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0220-17 New York Times Crossword Answers 20 Feb 17, Monday





QuickLinks:
Solution to today's crossword in the New York Times
Solution to today's SYNDICATED New York Times crossword in all other publications
Solution to today's New York Times crossword found online at the Seattle Times website
Jump to a complete list of today's clues and answers

CROSSWORD SETTER: Ed Stein & Paula Gamache
THEME: Happy Presidents' Day!
Each of today’s themed answers is the name of a former US president, and is clued with reference to something unique about that individual:
17A. Only president to scale the Matterhorn : ROOSEVELT
27A. Only president whose grandfather was also president : HARRISON
37A. Only president born outside the continental United States : OBAMA
39A. Only president to have 15 children : TYLER
44A. Only president to be a lifelong bachelor : BUCHANAN
58A. Only president to be married in the White House : CLEVELAND
12D. Only president to serve as both vice president and president without being elected to either office : FORD
53D. Only president to administer the oath of office to two other presidents : TAFT
BILL BUTLER’S COMPLETION TIME: 5m 50s
ANSWERS I MISSED: 0

Today's Wiki-est, Amazonian Googlies
Across

5. Musial in the Baseball Hall of Fame : STAN
Stan Musial was a retired baseball player who went by the nickname “Stan the Man”, a moniker he was awarded by the Brooklyn Dodgers fans in 1946. Apparently, off the field Stan was quite the harmonica player.

15. Diva's solo : ARIA
The term “diva” comes to us from Latin via Italian. "Diva" is the feminine form of "divus" meaning "divine one". The word is used in Italy to mean "goddess" or "fine lady", and especially is applied to the prima donna in an opera. We often use the term to describe a singer with a big ego.

17. Only president to scale the Matterhorn : ROOSEVELT
Alice Hathaway Lee met future-President Theodore Roosevelt in 1878, and received his proposal of marriage seven months later, but waited a further eight months before agreeing to the union. The couple married on Theodore’s 22nd birthday, when Alice was just 19 years old. They deferred their honeymoon as Theodore had just been accepted into Columbia Law School. A year later, the relatively recently-married pair headed off on a 5-month tour of Europe. While on his honeymoon with Alice, Theodore took time out to climb the famous Matterhorn. The Roosevelt’s returned to the US, and Theodore became a member of the New York State Assembly. Alice gave birth to their only child on February 12th, 1884, but passed away two days later, on Valentine’s Day.

21. Fine, thin cotton fabric : ORGANDY
Organdy is an extremely sheer, thin, crisp cotton cloth that is used for making blouses and dresses, as well as curtains and trimmings.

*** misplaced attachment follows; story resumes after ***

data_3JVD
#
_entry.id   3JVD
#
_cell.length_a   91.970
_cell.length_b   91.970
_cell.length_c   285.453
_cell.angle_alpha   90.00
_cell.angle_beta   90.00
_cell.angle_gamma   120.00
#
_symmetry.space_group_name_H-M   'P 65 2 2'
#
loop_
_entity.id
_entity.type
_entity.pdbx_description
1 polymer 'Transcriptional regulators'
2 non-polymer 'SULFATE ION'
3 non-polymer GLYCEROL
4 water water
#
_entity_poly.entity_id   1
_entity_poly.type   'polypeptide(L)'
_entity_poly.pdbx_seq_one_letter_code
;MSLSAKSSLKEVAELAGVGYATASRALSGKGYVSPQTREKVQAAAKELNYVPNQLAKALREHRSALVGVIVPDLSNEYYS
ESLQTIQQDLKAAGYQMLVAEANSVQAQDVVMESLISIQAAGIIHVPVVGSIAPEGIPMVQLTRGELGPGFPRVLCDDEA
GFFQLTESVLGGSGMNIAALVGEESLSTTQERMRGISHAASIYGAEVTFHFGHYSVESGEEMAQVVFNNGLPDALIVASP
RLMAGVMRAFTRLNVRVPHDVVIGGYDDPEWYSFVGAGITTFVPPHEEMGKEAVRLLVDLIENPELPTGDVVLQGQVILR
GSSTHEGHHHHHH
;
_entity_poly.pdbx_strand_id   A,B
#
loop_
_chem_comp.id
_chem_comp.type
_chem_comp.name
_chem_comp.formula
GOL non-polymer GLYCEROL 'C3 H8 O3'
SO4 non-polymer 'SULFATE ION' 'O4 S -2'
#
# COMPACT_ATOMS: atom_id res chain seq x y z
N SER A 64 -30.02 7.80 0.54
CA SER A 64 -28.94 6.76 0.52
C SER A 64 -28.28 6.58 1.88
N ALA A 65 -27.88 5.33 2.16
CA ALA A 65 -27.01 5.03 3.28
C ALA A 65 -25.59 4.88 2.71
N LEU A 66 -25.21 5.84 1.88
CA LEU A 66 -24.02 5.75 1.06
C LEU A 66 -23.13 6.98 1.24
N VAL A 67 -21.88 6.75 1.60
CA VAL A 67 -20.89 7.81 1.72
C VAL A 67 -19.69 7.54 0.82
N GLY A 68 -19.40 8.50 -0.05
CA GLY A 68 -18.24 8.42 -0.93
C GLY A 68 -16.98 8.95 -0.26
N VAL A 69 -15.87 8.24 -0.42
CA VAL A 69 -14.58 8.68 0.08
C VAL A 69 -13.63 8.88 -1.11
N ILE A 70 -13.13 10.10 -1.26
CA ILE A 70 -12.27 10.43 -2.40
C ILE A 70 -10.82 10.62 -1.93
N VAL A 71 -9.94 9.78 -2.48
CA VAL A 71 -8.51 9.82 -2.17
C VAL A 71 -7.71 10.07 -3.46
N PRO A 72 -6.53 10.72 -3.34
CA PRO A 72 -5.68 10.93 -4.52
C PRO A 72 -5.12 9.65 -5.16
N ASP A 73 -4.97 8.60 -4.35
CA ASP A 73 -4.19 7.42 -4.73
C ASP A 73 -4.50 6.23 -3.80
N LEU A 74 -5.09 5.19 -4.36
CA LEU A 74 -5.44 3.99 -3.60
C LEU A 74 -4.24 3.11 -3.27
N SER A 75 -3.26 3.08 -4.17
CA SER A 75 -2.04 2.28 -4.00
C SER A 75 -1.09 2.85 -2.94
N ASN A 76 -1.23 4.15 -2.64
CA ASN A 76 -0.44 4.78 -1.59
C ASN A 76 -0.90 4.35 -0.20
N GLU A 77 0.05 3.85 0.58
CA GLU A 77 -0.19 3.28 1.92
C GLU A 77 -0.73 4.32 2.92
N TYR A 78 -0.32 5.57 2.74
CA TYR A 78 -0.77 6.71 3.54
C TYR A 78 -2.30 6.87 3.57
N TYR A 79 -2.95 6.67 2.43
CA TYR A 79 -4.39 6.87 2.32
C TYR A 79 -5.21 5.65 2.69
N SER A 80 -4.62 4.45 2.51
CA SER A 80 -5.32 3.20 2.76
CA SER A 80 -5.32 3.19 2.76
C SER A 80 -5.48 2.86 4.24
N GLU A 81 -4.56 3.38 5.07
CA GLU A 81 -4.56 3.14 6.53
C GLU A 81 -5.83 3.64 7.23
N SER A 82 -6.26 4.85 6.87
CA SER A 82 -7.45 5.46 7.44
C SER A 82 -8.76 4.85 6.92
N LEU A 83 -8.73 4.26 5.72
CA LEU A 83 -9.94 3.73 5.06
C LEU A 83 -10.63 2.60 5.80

23. Bill ___, the Science Guy : NYE
That would be “Bill Nye the Science Guy”. Bill’s show ran on PBS for four years from 1993-97.

26. Women's stockings : HOSE
The word "hose" meaning a "covering for the leg" has the same roots as the contemporary German word "Hose" meaning "trousers, pants".

27. Only president whose grandfather was also president : HARRISON
Benjamin Harrison was the 23rd President of the United States. President Harrison is the only US president to be the grandson of a former president. Benjamin was the grandson of the 9th president, William Henry Harrison. One of the things that President Benjamin Harrison’s administration is remembered for is bringing the level of federal spending to one billion dollars for the first time.

32. Space streakers : COMETS
Comets and asteroids are similar, both being relatively small celestial bodies orbiting the sun. Comets differ from asteroids in that they have a coma or tail, especially when they are close enough to the sun. The coma and tail are temporary fuzzy atmospheres that develop due to the presence of solar radiation. Comets are sometimes referred to as “dirty snowballs”, a reference to their composition: rock, dust, water ice and frozen gases.

37. Only president born outside the continental United States : OBAMA
Despite rumors to the contrary, I am pretty sure that Barack Hussein Obama II was indeed born in Hawaii. President Obama was born on August 4, 1961 at Kapi’olani Maternity & Gynecological Hospital in Honolulu, Hawaii.

38. Bo or Checkers : DOG
Sunny and Bo are Portuguese water dogs owned by the Obama family. The former First Family chose the Portuguese water dog largely because it is a hypoallergenic breed, and Malia Obama suffers from an allergy to most dogs.

President Richard Nixon’s most famous dog was a cocker spaniel named Checkers. The Nixon family also owned a poodle called Vicky that was bought for daughter Julie.

39. Only president to have 15 children : TYLER
John Tyler was the US president who had the most children, 15 in all. He had eight children with his first wife Letitia Christian, and seven children with his second wife Julia Gardiner.

42. Writer Hemingway : ERNEST
Ernest Hemingway’s writing style has been described variously as lean, terse, economical, spare and tight. He didn’t waste words, and avoided complicated syntax. His writing is “Hemingwayesque”.

43. Airport pickup driver's info : ETA
Expected time of arrival (ETA)

44. Only president to be a lifelong bachelor : BUCHANAN